Zhukov's Greatest Defeat: The Red Army's Epic Disaster in Operation Mars, 1942


One of the least-known stories of World War II, Operation Mars was an epic military disaster. Designed to dislodge the German Army from its position west of Moscow, Mars cost the Soviets an estimated 335,000 dead, missing, and wounded men and over 1,600 tanks. But in Russian history books, it was a battle that never happened—a historical debacle sacrificed to Stalin's postwar censorship.

David Glantz now offers the first definitive account of this forgotten catastrophe, ...

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One of the least-known stories of World War II, Operation Mars was an epic military disaster. Designed to dislodge the German Army from its position west of Moscow, Mars cost the Soviets an estimated 335,000 dead, missing, and wounded men and over 1,600 tanks. But in Russian history books, it was a battle that never happened—a historical debacle sacrificed to Stalin's postwar censorship.

David Glantz now offers the first definitive account of this forgotten catastrophe, revealing the key players and detailing the major events of Operation Mars. Using neglected sources in both German and Russian archives, he reconstructs the historical context of Mars and reviews the entire operation from High Command to platoon level.

Orchestrated and led by Marshal Georgi Kostantinovich Zhukov, one of the Soviet Union's great military heroes, the twin operations Mars and Uranus formed the centerpiece of Soviet strategic efforts in the fall of 1942. Launched in tandem with Operation Uranus, the successful counteroffensive at Stalingrad, Mars proved a monumental setback. Fought in bad weather and on impossible terrain, the ambitious offensive faltered despite spectacular initial success in some sectors: Zhukov kept sending in more troops and tanks only to see them decimated by the entrenched Germans.

Illuminating the painful progress of Operation Mars with vivid battle scenes and numerous maps and illustrations, Glantz presents Mars as a major failure of Zhukov's renowned command. Yet, both during and after the war, that failure was masked from public view by the successful Stalingrad operation, thus eliminating any stain from Zhukov's public image as a hero of the Great Patriotic War.

For three grueling weeks, Operation Mars was one of the most tragic and agonizing episodes in Soviet military history. Glantz's reconstruction of that failed offensive fills a major gap in our knowledge of World War II, even as it raises important questions about the reputations of national military heroes.

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Editorial Reviews

New York Times Book Review
Glantz brings Operation Mars vividly to life.
New York Review of Books
This gripping study of the Soviet counter-offensive--a work of permanent value--reveals the full extent of Zhukov's failure.
International History Review
Shows how greatly Soviet leaders distorted the war's history in their attempts to present themselves as incapable of error.
World War II
Vivid, powerful, compelling.
Library Journal
Forgotten by history and virtually denied by the Soviet Union, the disastrous Russian defeat of 1942 in Operation Mars is finally exposed in Glantz's exhaustive study of this massive battle on the Eastern Front. Glantz, a U.S. Army historian specializing in Russian military operations, uses memoirs, official reports, and previously hidden archival sources to create a comprehensive view of this gigantic Soviet operation against the Germans just west of Moscow. Operation Mars was commanded by Georgy Zhukov, one of Stalin's most trusted generals. Zhukov threw hundreds of thousands of soldiers and thousands of tanks against the entrenched Germans but was utterly crushed. Glantz explores the Soviets' strategic, operational, and tactical planning and execution of this offensive, with particular attention to Zhukov and his subordinates. The numerous maps and orders of battle are essential for a clear understanding of the scope of this major Soviet offensive and its complete failure. Recommended for public and academic libraries.--Col. William D. Bushnell, USMC (ret.), Brunswick, ME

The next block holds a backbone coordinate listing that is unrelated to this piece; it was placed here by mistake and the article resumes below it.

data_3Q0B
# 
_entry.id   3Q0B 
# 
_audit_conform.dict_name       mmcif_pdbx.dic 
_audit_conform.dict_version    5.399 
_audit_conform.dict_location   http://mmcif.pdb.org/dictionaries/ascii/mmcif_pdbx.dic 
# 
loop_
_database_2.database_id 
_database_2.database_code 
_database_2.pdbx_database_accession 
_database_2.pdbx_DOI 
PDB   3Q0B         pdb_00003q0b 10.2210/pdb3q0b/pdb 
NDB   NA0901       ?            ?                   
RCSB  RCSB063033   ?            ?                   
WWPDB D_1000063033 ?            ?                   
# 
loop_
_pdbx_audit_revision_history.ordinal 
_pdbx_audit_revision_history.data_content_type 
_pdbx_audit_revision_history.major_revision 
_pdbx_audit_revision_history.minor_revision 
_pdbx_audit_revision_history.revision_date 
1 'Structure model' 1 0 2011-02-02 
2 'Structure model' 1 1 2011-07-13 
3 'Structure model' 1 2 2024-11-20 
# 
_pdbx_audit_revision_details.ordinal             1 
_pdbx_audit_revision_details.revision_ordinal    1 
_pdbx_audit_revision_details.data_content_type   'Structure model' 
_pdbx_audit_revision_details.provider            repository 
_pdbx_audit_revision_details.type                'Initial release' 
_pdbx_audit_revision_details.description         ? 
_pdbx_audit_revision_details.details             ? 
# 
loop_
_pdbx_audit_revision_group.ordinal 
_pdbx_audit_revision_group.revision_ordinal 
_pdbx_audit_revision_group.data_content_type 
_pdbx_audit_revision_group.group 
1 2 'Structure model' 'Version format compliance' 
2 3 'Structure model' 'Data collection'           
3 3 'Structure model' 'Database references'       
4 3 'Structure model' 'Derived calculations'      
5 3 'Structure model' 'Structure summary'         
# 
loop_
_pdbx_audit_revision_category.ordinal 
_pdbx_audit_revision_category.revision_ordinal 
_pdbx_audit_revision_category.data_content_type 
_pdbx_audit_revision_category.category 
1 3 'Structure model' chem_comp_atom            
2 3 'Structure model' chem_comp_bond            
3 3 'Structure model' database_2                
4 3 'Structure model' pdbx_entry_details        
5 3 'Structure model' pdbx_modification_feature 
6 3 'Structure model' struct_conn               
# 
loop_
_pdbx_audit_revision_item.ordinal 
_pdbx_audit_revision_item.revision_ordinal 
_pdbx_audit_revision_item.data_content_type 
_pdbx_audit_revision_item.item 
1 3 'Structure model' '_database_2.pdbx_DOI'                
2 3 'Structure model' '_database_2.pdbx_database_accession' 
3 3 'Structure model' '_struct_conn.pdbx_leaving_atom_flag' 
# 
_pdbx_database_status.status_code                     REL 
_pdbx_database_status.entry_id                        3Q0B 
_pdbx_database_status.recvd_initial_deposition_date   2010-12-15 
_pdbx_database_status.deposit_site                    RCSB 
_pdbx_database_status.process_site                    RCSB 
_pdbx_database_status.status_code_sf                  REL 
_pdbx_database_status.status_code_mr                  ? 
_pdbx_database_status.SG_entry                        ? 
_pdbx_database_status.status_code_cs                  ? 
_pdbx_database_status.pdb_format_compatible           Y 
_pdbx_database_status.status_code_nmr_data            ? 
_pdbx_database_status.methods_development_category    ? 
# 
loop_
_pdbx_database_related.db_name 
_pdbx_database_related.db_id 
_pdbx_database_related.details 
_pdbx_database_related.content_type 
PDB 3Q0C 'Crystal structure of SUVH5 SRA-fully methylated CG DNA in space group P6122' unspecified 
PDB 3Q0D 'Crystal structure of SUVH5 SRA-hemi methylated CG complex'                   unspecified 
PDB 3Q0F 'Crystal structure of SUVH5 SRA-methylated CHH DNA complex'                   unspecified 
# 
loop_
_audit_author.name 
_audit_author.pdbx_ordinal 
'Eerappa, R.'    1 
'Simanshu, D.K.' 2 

One of the least-known stories of WWII was Operation Mars, a Soviet operation designed to dislodge the German Army from its position west of Moscow. This account of a catastrophe censored from postwar Soviet histories reveals key players and details major events, using sources in German and Russian archives to reconstruct the historical context of Operation Mars and review the entire operation from High Command to platoon level. Includes b&w photos and maps. Annotation c. Book News, Inc., Portland, OR (booknew.com)
Kirkus Reviews
A meticulous, scholarly study of one of the great land battles of WWII, from from the founder of the US Army's Foreign Military Studies Office and editor of the Journal of Slavic Military Studies. Marshal Georgy Zhukov has long been considered one of the exceptional Soviet generals of WWII, the hero of the Siege of Stalingrad who brilliantly encircled the German attacking army and obliterated it. Despite this victory and Zhukov's drive to be the first Soviet general to conquer Berlin, his career in the "Great Patriotic War" was not without its setbacks. Primary of these was Operation Mars, in November 1942. Mars was the companion to the Soviet counterattack at Stalingrad (code-named Operation Uranus) and was key to Soviet attempts to regain the offensive. Glantz's writing of the history of the campaign, while thick with facts and figures, is unassailable. By pulling apart German and Russian reports and communications, as well as later histories, he creates the definitive account of the battle. He assesses the reasons for the failure, which include improper artillery support, poor training of such critical elements as tank crews, a Red Army that lacked winter clothing, and the necessity (due to the high personnel losses in the army) of using officers who had earlier been judged unfit for service. Though most of this prodigious book is filled with the details of strategy and counterstrategy, there are points at which the fascinating characters of Zhukov and his officers shine through and offer a compelling narrative. Top-end scholarship that is too dense for all but the most dedicated aficionados of the Soviet-German conflict. Nonetheless, an important study that should rest on the shelfnext to last summer's brilliant, and more readable, Stalingrad by Antony Beevor. (photos, maps, not seen) (History Book Club Main selection)